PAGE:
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Indian Case Summary

Sangar Gagu Dhula vs Shah Laxmiben Tejshi And Ors. on 10 January, 2001 – Case Summary

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In the case of Sangar Gagu Dhula vs Shah Laxmiben Tejshi And Ors. on 10 January 2001, the Gujarat High Court was presented with a complex legal issue involving a mortgage agreement and the right to redemption. The case was presided over by a bench consisting of D Dharmadhikari, Y Bhatt, and J Panchal, with the judgment delivered by Y.B. Bhatt, J.

Facts of the Case

The original plaintiff, as a mortgagor, had mortgaged his property, a residential house with appurtenant land, to the defendant-mortgagee for a sum of Rs. 11000. The mortgage deed stipulated that the mortgagor could repay the consideration and redeem the property after 99 years from the date of the transaction. However, before the expiry of the stipulated period, the heirs of the mortgagor sought to redeem the property by filing a suit on 5th February 1974. They contended that the 99-year term was an oppressive term and amounted to “a clog on the equity of redemption.”

Issues Raised

The primary issue raised was whether the 99-year term before which redemption could not be enforced was an oppressive term and would in law amount to “a clog on the equity of redemption”. The plaintiff-mortgagor sought to avoid this term and obtain a decree of redemption.

Another issue was whether the suit was barred by limitation. The trial court found that the suit was barred by limitation, a finding upheld by the lower appellate court.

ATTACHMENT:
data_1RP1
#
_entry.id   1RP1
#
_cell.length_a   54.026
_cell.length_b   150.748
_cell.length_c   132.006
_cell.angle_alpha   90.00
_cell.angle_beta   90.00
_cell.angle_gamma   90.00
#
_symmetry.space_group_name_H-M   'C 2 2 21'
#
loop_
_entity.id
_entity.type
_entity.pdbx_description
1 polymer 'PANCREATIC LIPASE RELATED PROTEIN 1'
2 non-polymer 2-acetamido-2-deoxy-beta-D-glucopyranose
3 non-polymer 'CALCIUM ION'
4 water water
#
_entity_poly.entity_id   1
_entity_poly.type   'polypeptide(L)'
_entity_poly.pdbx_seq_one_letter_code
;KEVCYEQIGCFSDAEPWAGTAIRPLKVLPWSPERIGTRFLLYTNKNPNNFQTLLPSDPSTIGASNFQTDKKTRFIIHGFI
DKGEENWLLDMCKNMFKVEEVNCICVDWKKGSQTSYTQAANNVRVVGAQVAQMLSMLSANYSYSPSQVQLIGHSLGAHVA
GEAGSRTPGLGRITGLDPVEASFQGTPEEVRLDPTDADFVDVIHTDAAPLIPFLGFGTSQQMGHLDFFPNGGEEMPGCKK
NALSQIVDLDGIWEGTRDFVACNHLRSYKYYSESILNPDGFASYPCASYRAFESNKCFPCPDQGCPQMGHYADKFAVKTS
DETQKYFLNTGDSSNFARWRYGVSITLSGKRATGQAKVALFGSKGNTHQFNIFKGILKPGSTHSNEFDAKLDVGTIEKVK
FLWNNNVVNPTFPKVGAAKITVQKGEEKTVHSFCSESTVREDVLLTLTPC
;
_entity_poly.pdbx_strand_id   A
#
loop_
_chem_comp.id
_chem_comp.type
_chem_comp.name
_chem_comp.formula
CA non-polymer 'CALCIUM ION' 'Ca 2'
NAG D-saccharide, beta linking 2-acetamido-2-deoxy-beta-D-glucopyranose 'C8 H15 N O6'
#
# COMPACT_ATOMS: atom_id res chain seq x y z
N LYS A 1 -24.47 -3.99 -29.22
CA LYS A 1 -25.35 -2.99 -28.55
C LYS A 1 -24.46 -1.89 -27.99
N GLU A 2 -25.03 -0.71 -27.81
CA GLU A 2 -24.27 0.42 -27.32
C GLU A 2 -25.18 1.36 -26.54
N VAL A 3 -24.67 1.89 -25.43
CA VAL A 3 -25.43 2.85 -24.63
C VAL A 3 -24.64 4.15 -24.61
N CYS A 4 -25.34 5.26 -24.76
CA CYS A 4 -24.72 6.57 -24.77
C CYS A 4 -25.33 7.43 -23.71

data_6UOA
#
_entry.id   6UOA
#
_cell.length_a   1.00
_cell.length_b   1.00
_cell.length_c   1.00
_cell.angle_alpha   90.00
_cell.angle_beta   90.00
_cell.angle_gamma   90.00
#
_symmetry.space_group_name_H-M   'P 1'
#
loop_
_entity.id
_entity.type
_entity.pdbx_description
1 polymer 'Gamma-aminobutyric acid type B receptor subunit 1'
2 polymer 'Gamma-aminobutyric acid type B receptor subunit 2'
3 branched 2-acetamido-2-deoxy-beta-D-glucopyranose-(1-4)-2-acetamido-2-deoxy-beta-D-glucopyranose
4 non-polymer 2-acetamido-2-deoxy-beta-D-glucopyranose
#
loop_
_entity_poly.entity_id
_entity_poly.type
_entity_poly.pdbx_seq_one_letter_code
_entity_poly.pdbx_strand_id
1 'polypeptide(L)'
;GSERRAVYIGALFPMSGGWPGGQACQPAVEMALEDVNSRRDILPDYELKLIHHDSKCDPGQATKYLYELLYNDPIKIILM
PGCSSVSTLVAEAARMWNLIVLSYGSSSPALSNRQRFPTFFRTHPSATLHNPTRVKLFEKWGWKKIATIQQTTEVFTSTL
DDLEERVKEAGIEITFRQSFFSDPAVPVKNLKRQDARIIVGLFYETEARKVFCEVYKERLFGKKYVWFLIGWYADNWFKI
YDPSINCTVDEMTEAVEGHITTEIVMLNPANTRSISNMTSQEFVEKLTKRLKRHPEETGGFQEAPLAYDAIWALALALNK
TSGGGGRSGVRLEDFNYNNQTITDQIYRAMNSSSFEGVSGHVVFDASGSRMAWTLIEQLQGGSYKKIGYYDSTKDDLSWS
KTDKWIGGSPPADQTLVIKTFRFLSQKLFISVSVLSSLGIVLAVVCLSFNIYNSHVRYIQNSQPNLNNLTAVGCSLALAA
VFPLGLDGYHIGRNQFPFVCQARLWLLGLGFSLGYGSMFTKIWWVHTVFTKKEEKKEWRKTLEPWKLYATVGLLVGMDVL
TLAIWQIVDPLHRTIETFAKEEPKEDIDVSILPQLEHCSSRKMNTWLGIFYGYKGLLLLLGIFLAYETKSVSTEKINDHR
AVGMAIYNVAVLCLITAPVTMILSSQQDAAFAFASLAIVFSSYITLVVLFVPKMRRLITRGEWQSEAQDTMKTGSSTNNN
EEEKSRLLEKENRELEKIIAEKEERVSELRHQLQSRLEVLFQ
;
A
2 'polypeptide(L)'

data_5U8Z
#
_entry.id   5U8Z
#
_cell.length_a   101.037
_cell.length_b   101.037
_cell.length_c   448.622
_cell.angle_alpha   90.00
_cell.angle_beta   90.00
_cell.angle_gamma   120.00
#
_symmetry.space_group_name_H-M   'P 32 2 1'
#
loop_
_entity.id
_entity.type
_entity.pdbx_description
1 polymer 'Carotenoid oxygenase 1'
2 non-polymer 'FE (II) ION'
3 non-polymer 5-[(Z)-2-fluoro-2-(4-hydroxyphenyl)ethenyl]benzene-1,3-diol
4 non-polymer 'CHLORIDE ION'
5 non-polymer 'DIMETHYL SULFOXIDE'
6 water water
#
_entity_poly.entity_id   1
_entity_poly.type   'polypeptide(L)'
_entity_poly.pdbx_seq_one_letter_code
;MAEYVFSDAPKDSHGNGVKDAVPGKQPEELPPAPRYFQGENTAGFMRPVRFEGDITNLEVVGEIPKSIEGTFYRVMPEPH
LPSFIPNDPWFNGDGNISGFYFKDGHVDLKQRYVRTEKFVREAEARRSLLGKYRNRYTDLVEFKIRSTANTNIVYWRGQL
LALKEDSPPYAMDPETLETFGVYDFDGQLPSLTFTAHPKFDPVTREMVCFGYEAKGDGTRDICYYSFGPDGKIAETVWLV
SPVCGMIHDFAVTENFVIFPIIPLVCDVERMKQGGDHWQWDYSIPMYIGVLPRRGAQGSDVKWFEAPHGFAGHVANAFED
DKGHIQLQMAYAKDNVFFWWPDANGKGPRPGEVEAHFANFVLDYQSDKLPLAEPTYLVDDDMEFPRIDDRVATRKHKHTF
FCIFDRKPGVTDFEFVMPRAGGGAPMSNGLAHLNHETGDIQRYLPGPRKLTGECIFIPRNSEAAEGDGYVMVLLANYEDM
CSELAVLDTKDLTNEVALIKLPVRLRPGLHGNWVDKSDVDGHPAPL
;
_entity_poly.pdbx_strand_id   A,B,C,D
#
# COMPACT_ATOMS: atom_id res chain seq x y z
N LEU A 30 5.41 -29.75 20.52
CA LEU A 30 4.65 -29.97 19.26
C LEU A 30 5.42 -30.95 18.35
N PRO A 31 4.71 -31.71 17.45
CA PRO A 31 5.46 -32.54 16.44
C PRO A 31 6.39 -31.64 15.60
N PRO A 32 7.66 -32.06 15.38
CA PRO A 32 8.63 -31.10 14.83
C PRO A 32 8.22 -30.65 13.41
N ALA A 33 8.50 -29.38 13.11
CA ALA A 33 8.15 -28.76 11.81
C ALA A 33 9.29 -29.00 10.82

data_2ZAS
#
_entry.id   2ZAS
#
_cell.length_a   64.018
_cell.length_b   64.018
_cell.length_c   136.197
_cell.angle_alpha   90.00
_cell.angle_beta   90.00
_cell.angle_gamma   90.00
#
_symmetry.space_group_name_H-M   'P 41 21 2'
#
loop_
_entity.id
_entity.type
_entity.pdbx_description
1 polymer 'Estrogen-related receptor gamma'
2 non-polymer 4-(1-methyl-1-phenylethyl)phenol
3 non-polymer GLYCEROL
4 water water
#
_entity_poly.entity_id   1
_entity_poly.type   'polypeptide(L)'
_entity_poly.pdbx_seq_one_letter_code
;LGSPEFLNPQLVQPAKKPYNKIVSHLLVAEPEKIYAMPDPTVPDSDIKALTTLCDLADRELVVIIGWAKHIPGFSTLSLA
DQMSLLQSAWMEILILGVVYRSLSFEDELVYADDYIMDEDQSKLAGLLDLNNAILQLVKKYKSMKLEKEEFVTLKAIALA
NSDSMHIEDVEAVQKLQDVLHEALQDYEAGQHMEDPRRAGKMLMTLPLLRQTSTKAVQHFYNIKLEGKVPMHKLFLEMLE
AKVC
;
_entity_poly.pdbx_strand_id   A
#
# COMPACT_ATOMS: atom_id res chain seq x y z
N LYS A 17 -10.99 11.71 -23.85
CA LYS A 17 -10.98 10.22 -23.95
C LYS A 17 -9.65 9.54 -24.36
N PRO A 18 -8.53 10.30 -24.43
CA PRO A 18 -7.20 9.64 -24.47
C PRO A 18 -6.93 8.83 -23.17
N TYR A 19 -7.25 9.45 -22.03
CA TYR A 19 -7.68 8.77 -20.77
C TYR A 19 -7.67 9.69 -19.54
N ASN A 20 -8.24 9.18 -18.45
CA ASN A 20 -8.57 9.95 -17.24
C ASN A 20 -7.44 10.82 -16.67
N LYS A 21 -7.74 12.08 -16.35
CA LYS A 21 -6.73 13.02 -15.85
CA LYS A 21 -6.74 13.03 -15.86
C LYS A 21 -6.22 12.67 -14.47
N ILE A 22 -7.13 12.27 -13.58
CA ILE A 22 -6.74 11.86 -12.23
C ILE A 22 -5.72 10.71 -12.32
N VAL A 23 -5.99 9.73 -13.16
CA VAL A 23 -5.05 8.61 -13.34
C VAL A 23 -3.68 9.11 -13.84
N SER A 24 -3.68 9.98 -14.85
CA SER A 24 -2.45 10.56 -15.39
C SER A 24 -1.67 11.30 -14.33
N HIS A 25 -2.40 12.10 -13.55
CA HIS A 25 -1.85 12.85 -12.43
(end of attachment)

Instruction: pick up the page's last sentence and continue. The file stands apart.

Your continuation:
Court’s Observations

The court observed that the right to redeem the property is fundamental to the transaction of a mortgage. If the right to redeem the property is denied to the mortgagor, it would amount to usurpation of the title by the mortgagee, which would result in the transgression of the intention of the mortgagor and would therefore tend to frustrate the transaction.

The court also noted that the denial of a right to redeem the property, or delaying the exercise of this right to redeem by an unconscionable period, or creating other contractual barriers against the exercise of the right to redeem, is not acceptable to the Courts in equity. The Courts have therefore struck down, have refused to recognise or have refused to enforce such covenants.

The court further observed that the right to redeem accrues only when the Court confers upon the mortgagor the right to redeem by striking down the offending clause as a clog. The period of limitation would commence only from the date of such declaration. Thus, in a suit filed by the mortgagor for the composite purpose of lifting the clog as also for redemption, it could not possibly be said that the suit is beyond limitation.

Conclusion

The court concluded that the oppressive clause amounted to a clog on the equity of redemption which requires to be lifted. However, the court also confirmed the finding of the trial court that the suit was filed beyond limitation. The appeal was therefore dismissed. The court held that the right to redeem the property and to seek possession would accrue in favour of the mortgagor only when the clog on equity of redemption is removed. Until the embargo is lifted, the right to redeem the mortgaged property or to seek its possession would not accrue in favour of the mortgagor. The starting point of limitation in that case would be the date on which the clog on equity of redemption is lifted.